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Tax evasion, Kenya’s tragedy of the commons

Thursday November 14 2019

By MICHAEL CHERAMBOS
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Free riders plague every society. People like to benefit without contributing to the country’s development. This has cost Kenya dearly, as people avoid paying taxes.

Considering that tax is one of the government’s primary sources of revenue, recent National Treasury statistics revealed that tax evasion will increase the budget deficit by 6.2 per cent. This is up from 5.9 per cent in 2018. This deficit close to Sh500 billion a year.

The government plans to strengthen Kenya Revenue Authority (KRA) as he seeks to nip tax evasion in the bud. While many Kenyans struggle just to make ends meet, the wealthy have benefited from their positions of privilege. That is not to say that all wealthy individuals are dishonest.  

Creative ways have been found to avoid paying taxes. Tying money up in legal disputes is one such way. Recent estimations reveal that over 1,000 cases are currently dragging in Kenya’s legal system.

This has deprived the State of close to Sh300 billion in revenue. According to the government, many of these cases have been caught up in bureaucracy for over two years! Finally, we have a president who cares.

The first step in tackling this issue is compelling Kenyans and companies to pay taxes whether or not they have cases dragging in court.

Many powerful Kenyans and companies have invested their money in court cases as the State suffers.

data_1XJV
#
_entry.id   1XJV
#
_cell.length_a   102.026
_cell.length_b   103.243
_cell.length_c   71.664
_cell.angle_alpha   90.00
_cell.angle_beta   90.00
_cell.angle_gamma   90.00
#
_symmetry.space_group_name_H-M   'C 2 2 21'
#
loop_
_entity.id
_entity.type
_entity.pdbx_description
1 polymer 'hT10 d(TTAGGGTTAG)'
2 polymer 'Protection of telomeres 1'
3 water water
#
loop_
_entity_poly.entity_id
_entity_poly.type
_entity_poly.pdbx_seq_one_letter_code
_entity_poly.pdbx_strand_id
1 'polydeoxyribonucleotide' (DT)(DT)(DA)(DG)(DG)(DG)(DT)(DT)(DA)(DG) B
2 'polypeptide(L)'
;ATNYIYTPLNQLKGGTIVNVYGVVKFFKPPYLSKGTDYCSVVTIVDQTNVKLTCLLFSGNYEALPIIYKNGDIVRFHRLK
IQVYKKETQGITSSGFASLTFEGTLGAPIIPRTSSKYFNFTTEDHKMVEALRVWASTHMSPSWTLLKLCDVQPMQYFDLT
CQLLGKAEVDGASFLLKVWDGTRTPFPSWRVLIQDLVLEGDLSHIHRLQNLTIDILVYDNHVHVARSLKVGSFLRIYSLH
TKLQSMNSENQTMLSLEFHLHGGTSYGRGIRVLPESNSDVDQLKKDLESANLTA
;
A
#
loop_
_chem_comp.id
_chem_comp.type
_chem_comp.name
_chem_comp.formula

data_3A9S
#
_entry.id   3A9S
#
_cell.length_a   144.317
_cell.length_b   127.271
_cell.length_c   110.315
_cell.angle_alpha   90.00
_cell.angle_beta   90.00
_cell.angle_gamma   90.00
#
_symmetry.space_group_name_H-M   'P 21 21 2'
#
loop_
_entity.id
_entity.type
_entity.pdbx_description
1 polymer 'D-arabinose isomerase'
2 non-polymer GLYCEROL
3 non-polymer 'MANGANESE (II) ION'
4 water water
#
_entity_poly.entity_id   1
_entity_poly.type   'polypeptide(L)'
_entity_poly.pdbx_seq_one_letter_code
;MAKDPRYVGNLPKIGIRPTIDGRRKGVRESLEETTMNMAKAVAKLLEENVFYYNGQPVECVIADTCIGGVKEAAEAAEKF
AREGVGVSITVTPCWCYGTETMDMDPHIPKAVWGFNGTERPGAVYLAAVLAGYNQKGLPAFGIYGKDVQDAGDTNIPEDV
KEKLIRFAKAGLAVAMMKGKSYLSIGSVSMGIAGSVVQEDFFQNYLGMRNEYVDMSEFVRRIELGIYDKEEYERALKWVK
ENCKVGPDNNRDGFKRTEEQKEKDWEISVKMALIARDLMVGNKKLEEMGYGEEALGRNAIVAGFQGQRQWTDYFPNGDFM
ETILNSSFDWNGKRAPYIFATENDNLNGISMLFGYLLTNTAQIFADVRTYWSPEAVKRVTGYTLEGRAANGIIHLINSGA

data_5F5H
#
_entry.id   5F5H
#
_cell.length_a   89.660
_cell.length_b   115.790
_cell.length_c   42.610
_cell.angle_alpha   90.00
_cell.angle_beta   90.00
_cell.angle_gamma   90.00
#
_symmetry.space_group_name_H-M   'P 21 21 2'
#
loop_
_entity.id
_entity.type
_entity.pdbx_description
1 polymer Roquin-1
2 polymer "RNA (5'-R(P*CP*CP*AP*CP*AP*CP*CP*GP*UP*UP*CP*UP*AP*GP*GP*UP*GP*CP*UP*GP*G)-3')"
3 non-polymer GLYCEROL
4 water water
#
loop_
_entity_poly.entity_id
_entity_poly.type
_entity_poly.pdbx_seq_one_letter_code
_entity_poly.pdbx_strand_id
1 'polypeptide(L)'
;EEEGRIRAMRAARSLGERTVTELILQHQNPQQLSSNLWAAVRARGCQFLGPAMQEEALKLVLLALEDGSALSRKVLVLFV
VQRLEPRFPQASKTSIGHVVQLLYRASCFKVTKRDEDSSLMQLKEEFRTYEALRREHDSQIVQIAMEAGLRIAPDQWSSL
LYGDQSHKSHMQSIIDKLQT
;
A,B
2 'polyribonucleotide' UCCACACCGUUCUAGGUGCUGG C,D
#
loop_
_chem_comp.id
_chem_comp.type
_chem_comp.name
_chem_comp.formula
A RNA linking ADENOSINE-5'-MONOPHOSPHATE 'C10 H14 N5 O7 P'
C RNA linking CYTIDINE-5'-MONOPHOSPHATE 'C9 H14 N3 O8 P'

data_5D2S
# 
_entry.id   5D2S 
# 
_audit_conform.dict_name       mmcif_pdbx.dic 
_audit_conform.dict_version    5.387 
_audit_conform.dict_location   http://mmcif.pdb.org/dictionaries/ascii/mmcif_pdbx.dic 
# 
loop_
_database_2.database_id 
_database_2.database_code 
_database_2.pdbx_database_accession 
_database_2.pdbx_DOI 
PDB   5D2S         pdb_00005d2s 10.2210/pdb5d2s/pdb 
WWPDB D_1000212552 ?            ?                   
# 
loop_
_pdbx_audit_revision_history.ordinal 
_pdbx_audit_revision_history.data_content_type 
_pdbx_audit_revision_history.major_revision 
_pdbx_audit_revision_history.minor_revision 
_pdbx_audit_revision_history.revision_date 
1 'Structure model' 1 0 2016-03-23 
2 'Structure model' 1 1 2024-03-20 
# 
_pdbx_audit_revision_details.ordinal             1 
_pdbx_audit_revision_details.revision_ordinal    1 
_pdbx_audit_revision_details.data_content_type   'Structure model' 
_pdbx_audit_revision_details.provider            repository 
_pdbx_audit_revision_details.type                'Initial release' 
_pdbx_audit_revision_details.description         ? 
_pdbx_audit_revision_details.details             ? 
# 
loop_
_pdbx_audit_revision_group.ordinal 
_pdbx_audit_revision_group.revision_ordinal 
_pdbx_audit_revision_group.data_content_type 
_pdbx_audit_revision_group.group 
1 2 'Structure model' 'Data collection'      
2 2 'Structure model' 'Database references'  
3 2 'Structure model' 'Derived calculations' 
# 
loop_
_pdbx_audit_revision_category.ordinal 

They create complex cases hoping the State will give up on revenue owed.

Instead of allowing people to wait until the court ruling is out before they pay, the government will allow money owed to be collected immediately. Only when courts make rulings, will Kenyans claim funds owed to them.

The State should let tax cheats carry their burden. Cases must not drag in court. The President has set a three-month cap on resolving pending tax disputes. This will encourage an efficient resolution of disputes.

But this is not the only solution to the problem. Apart from allowing fast collection of debts, The State is working to strengthen the existing tax collection framework and the Kenya Revenue Authority.

Instead of focusing on prolonged and expensive court proceedings, the government is encouraging alternative arbitration methods. If many cases can be settled out of court, why burden our already overworked justice system with additional responsibilities?

A deep understanding of human psychology has also played a role in the development of this plan. Many people can be given incentives. Many of those who have evaded taxes in the past, desire to come clean but do not know how.

They fear the potential monetary repercussions of admitting past wrongdoing and paying taxes.

Do not weaponise KRA. Let us not criminalise people”.

Mr Cherambos comments on topical socio-political issues. [email protected]